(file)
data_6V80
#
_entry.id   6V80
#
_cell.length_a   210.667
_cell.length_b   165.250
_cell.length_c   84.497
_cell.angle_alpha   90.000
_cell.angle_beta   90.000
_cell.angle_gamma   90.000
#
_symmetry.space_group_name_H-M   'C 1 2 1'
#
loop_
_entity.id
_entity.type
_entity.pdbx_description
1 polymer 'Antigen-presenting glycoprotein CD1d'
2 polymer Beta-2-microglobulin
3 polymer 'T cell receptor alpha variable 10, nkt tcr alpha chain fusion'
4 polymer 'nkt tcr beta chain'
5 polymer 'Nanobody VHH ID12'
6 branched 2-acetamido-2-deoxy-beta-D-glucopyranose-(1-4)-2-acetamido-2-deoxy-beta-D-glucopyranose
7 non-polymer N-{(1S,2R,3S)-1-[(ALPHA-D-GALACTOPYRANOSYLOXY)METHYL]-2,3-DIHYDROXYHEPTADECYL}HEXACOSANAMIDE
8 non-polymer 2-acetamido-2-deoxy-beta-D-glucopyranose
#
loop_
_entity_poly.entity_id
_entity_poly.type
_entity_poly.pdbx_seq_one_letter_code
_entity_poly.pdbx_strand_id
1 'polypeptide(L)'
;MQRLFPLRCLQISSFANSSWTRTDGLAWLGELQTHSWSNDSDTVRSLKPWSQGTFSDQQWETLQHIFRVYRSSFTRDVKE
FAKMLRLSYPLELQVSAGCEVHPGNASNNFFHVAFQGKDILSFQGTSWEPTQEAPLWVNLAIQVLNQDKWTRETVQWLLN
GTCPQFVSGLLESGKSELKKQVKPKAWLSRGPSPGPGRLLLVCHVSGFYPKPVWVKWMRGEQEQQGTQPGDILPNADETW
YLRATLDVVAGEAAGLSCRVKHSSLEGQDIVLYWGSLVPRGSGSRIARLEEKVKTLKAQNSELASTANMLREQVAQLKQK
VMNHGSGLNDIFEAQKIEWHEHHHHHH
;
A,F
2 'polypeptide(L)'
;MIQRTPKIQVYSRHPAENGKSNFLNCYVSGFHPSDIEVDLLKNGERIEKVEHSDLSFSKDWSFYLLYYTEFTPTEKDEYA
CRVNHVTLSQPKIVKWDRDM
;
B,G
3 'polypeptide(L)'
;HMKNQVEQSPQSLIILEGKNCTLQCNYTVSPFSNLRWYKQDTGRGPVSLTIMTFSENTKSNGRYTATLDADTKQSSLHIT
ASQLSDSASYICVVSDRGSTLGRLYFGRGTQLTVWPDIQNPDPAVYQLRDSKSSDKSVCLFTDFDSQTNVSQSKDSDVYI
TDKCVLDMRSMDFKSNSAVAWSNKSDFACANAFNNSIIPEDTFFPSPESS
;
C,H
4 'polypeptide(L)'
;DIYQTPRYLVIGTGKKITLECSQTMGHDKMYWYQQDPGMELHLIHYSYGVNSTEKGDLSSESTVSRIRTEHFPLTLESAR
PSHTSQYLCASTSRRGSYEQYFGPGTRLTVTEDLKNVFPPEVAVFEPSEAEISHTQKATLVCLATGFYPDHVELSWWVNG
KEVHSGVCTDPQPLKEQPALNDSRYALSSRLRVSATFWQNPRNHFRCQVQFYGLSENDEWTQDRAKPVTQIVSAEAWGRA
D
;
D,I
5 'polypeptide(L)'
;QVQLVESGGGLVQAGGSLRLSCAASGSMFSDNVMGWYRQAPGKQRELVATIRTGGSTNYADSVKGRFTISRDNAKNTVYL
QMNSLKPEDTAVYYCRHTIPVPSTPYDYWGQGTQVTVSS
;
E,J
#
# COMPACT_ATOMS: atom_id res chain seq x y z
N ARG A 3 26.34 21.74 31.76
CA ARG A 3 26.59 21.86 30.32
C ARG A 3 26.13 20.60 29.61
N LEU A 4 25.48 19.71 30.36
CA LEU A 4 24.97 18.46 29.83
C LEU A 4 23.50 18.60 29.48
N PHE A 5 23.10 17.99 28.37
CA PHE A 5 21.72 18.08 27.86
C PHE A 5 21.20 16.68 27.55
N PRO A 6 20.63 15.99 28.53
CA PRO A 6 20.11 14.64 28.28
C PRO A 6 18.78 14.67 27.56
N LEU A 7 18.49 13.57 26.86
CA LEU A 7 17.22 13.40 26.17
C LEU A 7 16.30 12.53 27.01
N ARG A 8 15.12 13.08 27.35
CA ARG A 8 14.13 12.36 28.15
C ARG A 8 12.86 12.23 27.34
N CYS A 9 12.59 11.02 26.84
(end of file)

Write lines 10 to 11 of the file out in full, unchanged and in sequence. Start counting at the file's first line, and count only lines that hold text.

_cell.angle_gamma   90.000
#